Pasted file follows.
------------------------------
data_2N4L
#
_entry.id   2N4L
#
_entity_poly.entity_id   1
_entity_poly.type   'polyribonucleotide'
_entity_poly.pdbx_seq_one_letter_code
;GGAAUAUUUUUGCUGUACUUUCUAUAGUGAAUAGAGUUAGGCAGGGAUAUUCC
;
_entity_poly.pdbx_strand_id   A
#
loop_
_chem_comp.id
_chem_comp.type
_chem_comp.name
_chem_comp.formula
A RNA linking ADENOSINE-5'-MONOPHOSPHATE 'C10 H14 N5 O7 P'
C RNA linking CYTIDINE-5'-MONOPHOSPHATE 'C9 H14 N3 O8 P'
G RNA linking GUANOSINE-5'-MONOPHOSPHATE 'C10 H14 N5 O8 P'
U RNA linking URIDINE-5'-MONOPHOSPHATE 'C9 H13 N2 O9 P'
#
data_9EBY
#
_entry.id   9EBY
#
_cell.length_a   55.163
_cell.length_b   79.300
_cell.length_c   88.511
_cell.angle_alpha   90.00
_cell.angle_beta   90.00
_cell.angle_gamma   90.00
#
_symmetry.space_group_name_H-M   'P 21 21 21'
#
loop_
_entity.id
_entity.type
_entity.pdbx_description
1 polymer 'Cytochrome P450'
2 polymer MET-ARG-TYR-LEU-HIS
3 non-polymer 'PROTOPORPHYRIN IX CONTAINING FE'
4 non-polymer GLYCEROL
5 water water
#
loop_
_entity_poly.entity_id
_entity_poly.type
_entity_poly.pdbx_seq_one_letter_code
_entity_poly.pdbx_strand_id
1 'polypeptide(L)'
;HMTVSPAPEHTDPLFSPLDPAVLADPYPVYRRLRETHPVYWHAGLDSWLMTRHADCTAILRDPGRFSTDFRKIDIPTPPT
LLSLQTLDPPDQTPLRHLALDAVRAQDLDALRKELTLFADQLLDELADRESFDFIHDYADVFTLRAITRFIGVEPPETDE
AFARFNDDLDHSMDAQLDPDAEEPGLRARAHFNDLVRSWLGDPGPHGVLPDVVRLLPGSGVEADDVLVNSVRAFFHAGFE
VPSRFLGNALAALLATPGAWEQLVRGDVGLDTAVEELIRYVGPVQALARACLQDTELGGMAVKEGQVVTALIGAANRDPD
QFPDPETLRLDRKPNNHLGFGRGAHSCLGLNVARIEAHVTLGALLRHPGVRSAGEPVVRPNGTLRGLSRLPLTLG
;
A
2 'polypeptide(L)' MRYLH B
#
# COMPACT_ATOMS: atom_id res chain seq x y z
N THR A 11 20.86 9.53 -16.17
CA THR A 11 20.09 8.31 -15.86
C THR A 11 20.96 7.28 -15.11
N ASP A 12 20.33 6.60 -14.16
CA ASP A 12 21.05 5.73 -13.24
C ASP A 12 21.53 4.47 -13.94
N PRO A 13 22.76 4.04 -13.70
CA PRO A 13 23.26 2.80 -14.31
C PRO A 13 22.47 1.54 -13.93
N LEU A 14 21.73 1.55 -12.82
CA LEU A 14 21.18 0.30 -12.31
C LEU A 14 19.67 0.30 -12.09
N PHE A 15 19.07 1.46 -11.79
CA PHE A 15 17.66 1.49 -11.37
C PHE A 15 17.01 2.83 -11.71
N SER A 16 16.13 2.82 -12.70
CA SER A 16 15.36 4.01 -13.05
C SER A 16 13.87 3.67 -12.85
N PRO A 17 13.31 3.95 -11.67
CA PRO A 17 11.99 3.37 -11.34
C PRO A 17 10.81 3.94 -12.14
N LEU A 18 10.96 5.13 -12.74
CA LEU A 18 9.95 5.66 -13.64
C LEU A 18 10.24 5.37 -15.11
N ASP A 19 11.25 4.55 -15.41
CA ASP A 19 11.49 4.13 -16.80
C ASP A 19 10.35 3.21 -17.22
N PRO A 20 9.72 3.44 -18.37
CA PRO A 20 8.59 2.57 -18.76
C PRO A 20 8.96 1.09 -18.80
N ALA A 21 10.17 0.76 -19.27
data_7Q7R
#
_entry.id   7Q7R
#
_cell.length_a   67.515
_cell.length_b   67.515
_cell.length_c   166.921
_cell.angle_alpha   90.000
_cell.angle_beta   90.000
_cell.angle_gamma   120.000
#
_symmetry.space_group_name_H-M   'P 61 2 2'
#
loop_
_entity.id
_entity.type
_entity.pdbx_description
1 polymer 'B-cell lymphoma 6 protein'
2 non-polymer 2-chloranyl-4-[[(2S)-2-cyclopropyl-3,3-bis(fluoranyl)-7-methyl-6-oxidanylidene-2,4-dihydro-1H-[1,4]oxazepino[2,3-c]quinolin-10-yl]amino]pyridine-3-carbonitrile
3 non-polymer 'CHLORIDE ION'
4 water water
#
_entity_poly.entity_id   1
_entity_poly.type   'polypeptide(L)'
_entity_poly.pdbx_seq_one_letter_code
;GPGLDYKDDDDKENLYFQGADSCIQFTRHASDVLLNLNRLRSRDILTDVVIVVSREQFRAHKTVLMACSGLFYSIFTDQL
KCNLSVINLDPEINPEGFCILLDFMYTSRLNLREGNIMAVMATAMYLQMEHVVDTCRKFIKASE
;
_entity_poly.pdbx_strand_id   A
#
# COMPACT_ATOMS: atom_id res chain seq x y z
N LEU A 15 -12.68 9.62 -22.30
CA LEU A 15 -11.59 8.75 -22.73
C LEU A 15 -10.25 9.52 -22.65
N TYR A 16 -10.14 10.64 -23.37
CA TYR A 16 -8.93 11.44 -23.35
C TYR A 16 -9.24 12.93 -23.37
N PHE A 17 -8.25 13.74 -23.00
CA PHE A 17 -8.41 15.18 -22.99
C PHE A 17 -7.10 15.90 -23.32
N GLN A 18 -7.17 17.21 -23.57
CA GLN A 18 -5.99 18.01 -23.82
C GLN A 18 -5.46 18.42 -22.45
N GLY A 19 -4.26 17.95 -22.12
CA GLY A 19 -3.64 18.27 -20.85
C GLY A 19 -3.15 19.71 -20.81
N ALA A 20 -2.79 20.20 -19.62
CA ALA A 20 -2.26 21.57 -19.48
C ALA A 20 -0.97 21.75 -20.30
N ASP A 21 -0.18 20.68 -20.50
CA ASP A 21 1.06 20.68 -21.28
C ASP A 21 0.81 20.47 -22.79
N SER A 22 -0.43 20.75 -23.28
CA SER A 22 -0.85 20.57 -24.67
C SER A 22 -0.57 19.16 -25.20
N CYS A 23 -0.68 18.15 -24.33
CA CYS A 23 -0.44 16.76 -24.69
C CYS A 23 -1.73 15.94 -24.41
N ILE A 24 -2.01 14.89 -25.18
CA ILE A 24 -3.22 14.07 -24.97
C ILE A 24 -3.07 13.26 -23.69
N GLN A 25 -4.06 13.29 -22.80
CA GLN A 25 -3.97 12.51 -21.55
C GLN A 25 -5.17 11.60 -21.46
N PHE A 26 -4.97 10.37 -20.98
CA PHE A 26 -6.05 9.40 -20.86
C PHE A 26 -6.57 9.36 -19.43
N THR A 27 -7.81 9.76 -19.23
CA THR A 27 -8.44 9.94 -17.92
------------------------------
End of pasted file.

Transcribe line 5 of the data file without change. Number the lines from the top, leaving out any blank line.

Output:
_entity_poly.entity_id   1